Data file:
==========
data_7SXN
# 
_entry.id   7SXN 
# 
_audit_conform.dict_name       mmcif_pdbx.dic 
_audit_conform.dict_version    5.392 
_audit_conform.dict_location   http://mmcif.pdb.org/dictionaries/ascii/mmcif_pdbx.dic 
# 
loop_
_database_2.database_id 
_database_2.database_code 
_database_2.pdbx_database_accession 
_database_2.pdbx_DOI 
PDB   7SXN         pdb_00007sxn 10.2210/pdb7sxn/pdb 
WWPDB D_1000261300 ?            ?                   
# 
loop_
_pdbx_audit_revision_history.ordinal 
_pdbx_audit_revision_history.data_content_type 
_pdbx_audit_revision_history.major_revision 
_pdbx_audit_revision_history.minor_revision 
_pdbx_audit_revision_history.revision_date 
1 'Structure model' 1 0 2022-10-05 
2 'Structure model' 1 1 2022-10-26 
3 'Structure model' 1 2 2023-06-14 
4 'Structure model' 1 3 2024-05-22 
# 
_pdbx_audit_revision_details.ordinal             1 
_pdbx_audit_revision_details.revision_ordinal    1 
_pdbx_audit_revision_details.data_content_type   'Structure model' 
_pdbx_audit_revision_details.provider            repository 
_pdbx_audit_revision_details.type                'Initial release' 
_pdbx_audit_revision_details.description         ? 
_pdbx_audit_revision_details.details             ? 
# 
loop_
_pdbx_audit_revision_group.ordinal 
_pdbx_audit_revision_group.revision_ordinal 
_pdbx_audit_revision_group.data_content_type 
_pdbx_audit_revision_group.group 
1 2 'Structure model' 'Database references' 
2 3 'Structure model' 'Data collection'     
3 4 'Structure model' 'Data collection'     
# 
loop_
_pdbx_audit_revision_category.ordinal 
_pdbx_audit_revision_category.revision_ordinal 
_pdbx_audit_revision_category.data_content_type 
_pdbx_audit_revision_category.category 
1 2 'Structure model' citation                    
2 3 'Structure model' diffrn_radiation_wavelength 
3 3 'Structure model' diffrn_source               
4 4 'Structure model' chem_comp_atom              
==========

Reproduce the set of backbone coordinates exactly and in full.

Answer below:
data_7SXN
# 
_entry.id   7SXN 
# 
_audit_conform.dict_name       mmcif_pdbx.dic 
_audit_conform.dict_version    5.392 
_audit_conform.dict_location   http://mmcif.pdb.org/dictionaries/ascii/mmcif_pdbx.dic 
# 
loop_
_database_2.database_id 
_database_2.database_code 
_database_2.pdbx_database_accession 
_database_2.pdbx_DOI 
PDB   7SXN         pdb_00007sxn 10.2210/pdb7sxn/pdb 
WWPDB D_1000261300 ?            ?                   
# 
loop_
_pdbx_audit_revision_history.ordinal 
_pdbx_audit_revision_history.data_content_type 
_pdbx_audit_revision_history.major_revision 
_pdbx_audit_revision_history.minor_revision 
_pdbx_audit_revision_history.revision_date 
1 'Structure model' 1 0 2022-10-05 
2 'Structure model' 1 1 2022-10-26 
3 'Structure model' 1 2 2023-06-14 
4 'Structure model' 1 3 2024-05-22 
# 
_pdbx_audit_revision_details.ordinal             1 
_pdbx_audit_revision_details.revision_ordinal    1 
_pdbx_audit_revision_details.data_content_type   'Structure model' 
_pdbx_audit_revision_details.provider            repository 
_pdbx_audit_revision_details.type                'Initial release' 
_pdbx_audit_revision_details.description         ? 
_pdbx_audit_revision_details.details             ? 
# 
loop_
_pdbx_audit_revision_group.ordinal 
_pdbx_audit_revision_group.revision_ordinal 
_pdbx_audit_revision_group.data_content_type 
_pdbx_audit_revision_group.group 
1 2 'Structure model' 'Database references' 
2 3 'Structure model' 'Data collection'     
3 4 'Structure model' 'Data collection'     
# 
loop_
_pdbx_audit_revision_category.ordinal 
_pdbx_audit_revision_category.revision_ordinal 
_pdbx_audit_revision_category.data_content_type 
_pdbx_audit_revision_category.category 
1 2 'Structure model' citation                    
2 3 'Structure model' diffrn_radiation_wavelength 
3 3 'Structure model' diffrn_source               
4 4 'Structure model' chem_comp_atom              